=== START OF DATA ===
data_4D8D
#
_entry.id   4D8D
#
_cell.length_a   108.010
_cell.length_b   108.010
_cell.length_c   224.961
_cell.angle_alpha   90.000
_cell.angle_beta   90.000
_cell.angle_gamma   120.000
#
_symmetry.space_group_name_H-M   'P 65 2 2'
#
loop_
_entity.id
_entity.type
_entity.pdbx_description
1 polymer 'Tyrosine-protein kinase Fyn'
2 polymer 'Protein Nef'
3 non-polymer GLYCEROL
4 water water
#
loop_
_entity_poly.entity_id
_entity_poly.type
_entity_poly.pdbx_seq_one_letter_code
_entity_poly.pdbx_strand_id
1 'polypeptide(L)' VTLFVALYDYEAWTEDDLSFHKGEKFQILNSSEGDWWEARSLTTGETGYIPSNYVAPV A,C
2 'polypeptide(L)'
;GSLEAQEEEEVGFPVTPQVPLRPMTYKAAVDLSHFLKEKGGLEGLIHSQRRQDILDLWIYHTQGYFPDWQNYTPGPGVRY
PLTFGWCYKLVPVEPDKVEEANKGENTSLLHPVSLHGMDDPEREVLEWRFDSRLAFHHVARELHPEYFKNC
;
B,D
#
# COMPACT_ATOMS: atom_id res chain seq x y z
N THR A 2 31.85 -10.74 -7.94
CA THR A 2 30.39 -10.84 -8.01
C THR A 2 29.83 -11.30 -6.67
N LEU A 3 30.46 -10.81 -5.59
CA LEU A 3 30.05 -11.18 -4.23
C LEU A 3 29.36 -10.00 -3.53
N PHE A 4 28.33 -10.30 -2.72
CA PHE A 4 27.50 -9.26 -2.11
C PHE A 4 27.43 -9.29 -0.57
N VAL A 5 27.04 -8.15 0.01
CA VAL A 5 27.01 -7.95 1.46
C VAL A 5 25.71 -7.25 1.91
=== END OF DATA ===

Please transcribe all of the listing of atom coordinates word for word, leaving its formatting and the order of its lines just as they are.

data_4D8D
#
_entry.id   4D8D
#
_cell.length_a   108.010
_cell.length_b   108.010
_cell.length_c   224.961
_cell.angle_alpha   90.000
_cell.angle_beta   90.000
_cell.angle_gamma   120.000
#
_symmetry.space_group_name_H-M   'P 65 2 2'
#
loop_
_entity.id
_entity.type
_entity.pdbx_description
1 polymer 'Tyrosine-protein kinase Fyn'
2 polymer 'Protein Nef'
3 non-polymer GLYCEROL
4 water water
#
loop_
_entity_poly.entity_id
_entity_poly.type
_entity_poly.pdbx_seq_one_letter_code
_entity_poly.pdbx_strand_id
1 'polypeptide(L)' VTLFVALYDYEAWTEDDLSFHKGEKFQILNSSEGDWWEARSLTTGETGYIPSNYVAPV A,C
2 'polypeptide(L)'
;GSLEAQEEEEVGFPVTPQVPLRPMTYKAAVDLSHFLKEKGGLEGLIHSQRRQDILDLWIYHTQGYFPDWQNYTPGPGVRY
PLTFGWCYKLVPVEPDKVEEANKGENTSLLHPVSLHGMDDPEREVLEWRFDSRLAFHHVARELHPEYFKNC
;
B,D
#
# COMPACT_ATOMS: atom_id res chain seq x y z
N THR A 2 31.85 -10.74 -7.94
CA THR A 2 30.39 -10.84 -8.01
C THR A 2 29.83 -11.30 -6.67
N LEU A 3 30.46 -10.81 -5.59
CA LEU A 3 30.05 -11.18 -4.23
C LEU A 3 29.36 -10.00 -3.53
N PHE A 4 28.33 -10.30 -2.72
CA PHE A 4 27.50 -9.26 -2.11
C PHE A 4 27.43 -9.29 -0.57
N VAL A 5 27.04 -8.15 0.01
CA VAL A 5 27.01 -7.95 1.46
C VAL A 5 25.71 -7.25 1.91